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Today’s guest post is from Jo at Nourishing Time. I’ve never had preserved lemons before, so I’m excited to share with you her preserved lemons recipe – and why you should always have some in the house.
About a year and a half ago, I got a bag of lemons at Whole Foods for a pretty good price. It was around the time that I was getting really interested in fermenting, so I decided to try my hand at preserving them naturally. It didn’t appeal to me to quarter and crush them, so I decided to make slices instead. I figured it would be easier to use them this way, and I was right.
Once I made these, I found soooo many uses for fermented lemon slices that it really has become a staple in my household. We use the liquid from the ferment to flavor water as if we were using fresh-squeezed lemons. We use the slices, de-seeded, to add to freshly made guacamole, adding great flavor, probiotics and enzymes, and also preserving the beautiful yellow-green color of the avocado. The rind becomes more tender and is edible! They are great for marinating meat and fish, and adding to a variety of other dishes as well. The juice makes a great simple salad dressing when mixed with olive oil, salt and pepper.
And lemons…lemons are such a useful fruit to have on hand. While we tend to not eat them plain because they are generally so sour, they have many great benefits which should encourage us to incorporate them into our lives regularly. They have a really good vitamin C content naturally–almost half of our daily recommended value–and fermentation increases this benefit greatly.
Lemons (and limes) are packed with phytonutrients and antioxidants that fight against free radicals and many types of cancer. They promote regular bowel movements. They possess anti-bacterial properties–fresh lime juice with meals is known to protect against diseases such as cholera. I consider fermented lemons “fresh” because they have not been cooked, and using the juice of this ferment is an amazing way to aid digestion by increasing stomach acidity. Stomach acidity is important for digesting food properly and it is also one of our body’s main defense against pathogens such as worms. Wouldn’t you rather squeeze a little lemon juice on your salads than battle a parasite infestation later?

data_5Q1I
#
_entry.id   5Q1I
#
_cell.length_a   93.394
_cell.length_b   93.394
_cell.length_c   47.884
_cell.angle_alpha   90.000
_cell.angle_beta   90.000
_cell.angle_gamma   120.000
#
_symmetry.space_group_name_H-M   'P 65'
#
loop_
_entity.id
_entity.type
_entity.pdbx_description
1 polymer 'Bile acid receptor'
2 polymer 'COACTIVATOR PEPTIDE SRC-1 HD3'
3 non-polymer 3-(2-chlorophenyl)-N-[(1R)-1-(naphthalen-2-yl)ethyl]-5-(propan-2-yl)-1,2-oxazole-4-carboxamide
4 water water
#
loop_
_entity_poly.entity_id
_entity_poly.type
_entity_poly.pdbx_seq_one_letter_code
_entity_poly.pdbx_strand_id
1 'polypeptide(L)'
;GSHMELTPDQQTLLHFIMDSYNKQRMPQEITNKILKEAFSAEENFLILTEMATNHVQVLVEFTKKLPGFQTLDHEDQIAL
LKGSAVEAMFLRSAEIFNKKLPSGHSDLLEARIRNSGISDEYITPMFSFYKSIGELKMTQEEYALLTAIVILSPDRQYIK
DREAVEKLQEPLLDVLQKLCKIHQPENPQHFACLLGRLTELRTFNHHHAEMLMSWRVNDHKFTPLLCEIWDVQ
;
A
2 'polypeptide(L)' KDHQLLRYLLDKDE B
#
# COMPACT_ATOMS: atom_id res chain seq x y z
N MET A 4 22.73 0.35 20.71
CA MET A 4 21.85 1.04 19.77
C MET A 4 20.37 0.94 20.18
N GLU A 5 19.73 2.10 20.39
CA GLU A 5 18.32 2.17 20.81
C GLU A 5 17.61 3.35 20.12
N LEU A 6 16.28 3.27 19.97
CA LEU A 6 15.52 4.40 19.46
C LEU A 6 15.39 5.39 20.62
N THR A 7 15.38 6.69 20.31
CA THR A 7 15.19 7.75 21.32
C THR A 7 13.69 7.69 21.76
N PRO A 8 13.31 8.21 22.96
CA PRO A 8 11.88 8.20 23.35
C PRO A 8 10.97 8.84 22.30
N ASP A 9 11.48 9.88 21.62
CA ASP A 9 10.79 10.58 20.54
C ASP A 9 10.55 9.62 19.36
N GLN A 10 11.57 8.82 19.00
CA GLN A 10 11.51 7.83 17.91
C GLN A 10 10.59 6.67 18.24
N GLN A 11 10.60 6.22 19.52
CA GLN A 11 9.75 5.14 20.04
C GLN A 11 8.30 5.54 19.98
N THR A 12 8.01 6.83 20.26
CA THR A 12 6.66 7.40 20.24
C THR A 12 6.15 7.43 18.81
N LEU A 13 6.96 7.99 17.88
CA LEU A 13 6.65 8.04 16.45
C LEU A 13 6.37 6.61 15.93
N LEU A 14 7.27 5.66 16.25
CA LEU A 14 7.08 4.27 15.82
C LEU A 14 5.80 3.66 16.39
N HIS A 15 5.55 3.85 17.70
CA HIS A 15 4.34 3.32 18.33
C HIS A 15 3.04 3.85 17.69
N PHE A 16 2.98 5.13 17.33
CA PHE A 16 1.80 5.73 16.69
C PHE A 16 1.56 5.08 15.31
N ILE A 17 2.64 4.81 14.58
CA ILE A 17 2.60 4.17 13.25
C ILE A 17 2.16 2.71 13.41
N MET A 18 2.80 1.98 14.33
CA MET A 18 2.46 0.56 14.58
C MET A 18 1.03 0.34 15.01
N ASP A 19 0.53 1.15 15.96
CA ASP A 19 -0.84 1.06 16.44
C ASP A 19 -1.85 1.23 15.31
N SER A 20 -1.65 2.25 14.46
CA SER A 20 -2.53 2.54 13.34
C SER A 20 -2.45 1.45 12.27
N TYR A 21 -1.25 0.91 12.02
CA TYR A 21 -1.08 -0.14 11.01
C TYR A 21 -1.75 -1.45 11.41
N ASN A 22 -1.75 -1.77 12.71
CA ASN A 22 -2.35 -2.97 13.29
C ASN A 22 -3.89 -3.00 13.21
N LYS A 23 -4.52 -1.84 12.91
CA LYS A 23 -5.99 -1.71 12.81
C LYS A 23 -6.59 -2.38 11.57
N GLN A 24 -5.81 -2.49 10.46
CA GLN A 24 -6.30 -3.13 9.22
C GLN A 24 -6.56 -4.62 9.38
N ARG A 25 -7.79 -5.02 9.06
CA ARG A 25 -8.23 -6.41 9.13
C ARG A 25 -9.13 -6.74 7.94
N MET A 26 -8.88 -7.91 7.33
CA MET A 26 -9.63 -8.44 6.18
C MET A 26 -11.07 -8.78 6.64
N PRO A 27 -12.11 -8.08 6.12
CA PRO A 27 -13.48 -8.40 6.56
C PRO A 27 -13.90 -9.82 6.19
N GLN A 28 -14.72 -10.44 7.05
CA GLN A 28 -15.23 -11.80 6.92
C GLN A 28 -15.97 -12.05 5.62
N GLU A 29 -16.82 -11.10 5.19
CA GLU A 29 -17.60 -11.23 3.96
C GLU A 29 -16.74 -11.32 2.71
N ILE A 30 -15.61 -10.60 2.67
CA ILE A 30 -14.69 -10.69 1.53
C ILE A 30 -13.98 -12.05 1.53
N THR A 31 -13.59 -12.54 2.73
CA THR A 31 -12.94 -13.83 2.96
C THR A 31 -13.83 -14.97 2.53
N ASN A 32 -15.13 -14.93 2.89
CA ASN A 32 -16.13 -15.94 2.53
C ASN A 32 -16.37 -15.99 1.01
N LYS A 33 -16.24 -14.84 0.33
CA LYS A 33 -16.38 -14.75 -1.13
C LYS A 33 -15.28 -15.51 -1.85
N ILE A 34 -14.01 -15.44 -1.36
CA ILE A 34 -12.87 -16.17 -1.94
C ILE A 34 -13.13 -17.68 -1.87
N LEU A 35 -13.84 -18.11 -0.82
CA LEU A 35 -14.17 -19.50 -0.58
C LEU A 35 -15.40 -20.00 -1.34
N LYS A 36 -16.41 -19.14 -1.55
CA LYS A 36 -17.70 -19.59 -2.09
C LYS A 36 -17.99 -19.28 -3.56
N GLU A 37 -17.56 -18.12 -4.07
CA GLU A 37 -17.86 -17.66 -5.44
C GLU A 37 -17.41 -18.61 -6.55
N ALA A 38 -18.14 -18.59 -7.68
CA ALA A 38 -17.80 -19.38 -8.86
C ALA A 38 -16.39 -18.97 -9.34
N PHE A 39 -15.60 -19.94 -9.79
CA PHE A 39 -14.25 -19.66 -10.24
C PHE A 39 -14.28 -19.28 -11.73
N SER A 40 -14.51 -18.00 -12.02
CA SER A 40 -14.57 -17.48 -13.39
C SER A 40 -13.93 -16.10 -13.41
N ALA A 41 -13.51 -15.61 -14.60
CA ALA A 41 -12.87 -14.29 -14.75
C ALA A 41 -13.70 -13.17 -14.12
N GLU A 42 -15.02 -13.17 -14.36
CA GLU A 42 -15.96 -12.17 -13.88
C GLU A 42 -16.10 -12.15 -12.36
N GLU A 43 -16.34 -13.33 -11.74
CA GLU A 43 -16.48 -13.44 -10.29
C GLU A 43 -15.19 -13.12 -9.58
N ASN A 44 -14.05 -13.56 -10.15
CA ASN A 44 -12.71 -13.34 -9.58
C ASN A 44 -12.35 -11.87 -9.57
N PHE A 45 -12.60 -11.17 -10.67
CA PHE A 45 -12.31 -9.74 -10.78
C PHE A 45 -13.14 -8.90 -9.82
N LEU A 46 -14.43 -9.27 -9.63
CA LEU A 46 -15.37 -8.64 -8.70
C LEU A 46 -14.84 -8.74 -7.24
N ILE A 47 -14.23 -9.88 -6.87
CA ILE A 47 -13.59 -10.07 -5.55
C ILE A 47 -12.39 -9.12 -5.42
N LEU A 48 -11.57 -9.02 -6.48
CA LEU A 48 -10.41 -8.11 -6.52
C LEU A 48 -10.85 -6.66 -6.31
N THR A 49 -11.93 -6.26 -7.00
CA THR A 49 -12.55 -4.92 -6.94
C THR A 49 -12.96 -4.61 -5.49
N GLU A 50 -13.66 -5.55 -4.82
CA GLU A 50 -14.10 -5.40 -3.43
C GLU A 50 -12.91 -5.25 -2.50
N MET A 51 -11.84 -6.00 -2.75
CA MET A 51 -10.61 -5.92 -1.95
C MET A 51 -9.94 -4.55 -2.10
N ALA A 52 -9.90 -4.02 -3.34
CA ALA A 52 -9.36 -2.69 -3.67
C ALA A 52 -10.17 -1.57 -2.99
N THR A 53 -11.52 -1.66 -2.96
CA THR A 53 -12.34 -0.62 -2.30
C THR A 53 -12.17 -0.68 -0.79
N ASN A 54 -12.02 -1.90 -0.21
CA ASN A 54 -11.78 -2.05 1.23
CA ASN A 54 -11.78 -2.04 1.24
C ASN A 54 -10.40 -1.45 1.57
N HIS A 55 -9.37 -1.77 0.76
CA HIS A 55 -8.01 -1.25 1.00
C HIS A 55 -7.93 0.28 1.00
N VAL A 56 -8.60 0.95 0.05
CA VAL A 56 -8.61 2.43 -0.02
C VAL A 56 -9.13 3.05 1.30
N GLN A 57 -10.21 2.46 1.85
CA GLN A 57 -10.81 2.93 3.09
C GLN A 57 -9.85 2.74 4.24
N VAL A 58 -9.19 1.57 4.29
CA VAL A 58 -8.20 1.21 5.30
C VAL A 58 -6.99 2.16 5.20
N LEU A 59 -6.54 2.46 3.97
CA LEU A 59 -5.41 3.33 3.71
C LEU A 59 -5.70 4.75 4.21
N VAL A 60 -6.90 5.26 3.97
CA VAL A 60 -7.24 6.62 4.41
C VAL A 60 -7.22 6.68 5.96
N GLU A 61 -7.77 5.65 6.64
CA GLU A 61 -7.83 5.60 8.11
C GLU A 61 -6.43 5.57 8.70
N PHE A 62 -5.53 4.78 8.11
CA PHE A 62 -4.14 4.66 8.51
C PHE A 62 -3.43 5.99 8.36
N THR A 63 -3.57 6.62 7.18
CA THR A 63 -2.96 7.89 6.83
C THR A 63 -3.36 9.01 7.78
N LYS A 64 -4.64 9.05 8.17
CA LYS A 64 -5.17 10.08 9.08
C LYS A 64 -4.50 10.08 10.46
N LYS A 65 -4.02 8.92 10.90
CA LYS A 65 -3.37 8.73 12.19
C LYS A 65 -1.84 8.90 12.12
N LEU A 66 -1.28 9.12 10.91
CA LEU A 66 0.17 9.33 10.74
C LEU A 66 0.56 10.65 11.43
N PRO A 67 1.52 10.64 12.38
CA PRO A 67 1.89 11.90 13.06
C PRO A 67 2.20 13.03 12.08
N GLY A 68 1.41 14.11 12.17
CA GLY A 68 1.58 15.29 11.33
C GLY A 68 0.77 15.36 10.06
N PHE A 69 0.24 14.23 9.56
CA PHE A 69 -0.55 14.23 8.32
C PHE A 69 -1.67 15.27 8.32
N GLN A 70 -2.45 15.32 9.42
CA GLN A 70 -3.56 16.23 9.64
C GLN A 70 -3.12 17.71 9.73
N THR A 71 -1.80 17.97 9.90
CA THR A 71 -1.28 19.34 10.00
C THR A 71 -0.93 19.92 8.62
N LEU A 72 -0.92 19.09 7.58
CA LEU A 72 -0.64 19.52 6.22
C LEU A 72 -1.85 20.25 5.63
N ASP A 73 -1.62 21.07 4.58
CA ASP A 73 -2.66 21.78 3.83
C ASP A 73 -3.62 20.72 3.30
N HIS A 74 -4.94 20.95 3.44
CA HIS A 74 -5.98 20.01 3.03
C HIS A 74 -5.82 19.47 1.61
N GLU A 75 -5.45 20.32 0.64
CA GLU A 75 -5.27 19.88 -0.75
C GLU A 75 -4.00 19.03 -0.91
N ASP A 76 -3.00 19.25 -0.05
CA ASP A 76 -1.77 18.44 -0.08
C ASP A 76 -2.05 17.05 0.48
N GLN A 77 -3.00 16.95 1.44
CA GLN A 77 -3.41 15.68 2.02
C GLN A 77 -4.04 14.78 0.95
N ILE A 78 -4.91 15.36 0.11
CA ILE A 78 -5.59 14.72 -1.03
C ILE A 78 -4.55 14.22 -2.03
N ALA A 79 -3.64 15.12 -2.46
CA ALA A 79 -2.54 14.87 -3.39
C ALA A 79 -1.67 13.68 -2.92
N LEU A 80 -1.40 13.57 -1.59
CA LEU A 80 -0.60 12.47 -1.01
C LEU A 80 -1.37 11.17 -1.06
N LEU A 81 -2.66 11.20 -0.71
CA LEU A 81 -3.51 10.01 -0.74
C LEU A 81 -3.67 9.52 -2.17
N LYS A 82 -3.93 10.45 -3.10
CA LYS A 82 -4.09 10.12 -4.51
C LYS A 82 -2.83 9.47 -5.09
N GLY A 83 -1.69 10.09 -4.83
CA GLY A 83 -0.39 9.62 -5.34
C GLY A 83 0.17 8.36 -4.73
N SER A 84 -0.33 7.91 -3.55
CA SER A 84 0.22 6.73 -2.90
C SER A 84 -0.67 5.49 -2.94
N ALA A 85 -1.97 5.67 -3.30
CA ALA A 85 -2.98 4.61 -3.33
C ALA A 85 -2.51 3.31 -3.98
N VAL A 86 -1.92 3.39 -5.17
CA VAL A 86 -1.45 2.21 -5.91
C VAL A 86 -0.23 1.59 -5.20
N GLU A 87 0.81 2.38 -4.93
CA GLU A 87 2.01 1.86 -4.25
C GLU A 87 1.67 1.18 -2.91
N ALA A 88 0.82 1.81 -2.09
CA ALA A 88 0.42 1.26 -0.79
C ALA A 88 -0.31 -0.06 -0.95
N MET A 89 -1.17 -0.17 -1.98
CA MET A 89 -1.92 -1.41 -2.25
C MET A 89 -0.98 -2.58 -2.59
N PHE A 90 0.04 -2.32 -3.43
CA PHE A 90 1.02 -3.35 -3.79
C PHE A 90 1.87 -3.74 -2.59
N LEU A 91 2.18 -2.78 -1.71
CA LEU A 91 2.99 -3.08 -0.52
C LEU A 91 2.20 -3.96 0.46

Lemons, despite being acidic, actually help to alkalinize our bodies which in turn reduces inflammation and swelling. The high vitamin C content can help with colds, flus, recurring ear infections and overall reduces the risk of chronic diseases such as scurvy, rheumatoid arthritis and atherosclerosis. Synthetic vitamin C does not compare, so it is important to eat plenty of foods that are rich in vitamin C on a regular basis–my favorites include lemons, camu camu, and sauerkraut.
Preserved Lemons Recipe (Makes 1.5L)
8 Large Lemons (or more)
1/2-3/4 Cup Salt
1 tsp pimento seeds (optional)
1. Slice approximately 5 lemons and pack a 1.5L jar that already has in the pimento (allspice) seeds if you’re using them. They add a wonderful flavor to the lemons that slightly resemble cinnamon and cloves.
2. You may juice or blend up the remaining lemons and mix the salt with it. Pour over lemon slices. If you use more lemons, you will want to use more salt.
3. Add the juice of more lemons, or water, to shoulder if necessary. I added about 1/2 cup water. My lemons were very juicy.
4. Make sure lemons are fully submerged, and leave to ferment for 30 days. I like to check them daily for the first few days then continue checking every once in a while.
5. If, by chance, you get some mold, you can scrape it off and sprinkle a couple tbsp salt on top of the ferment to discourage it from growing back. This is more likely to happen in warmer climates, and one way to discourage it is to put the ferment in the fridge during the day and take it out at night.
Jo is an attached mom to her smarty-pants son and a full-time student majoring in Public Health. She is fascinated with holistic healing and loves to read, cook and watch Grey’s Anatomy in her spare time. She blogs at Nourishing Time about natural ways of improving health through food and positivity. You may like Nourishing Time on Facebook by clicking here or connect on Google+ by clicking here.
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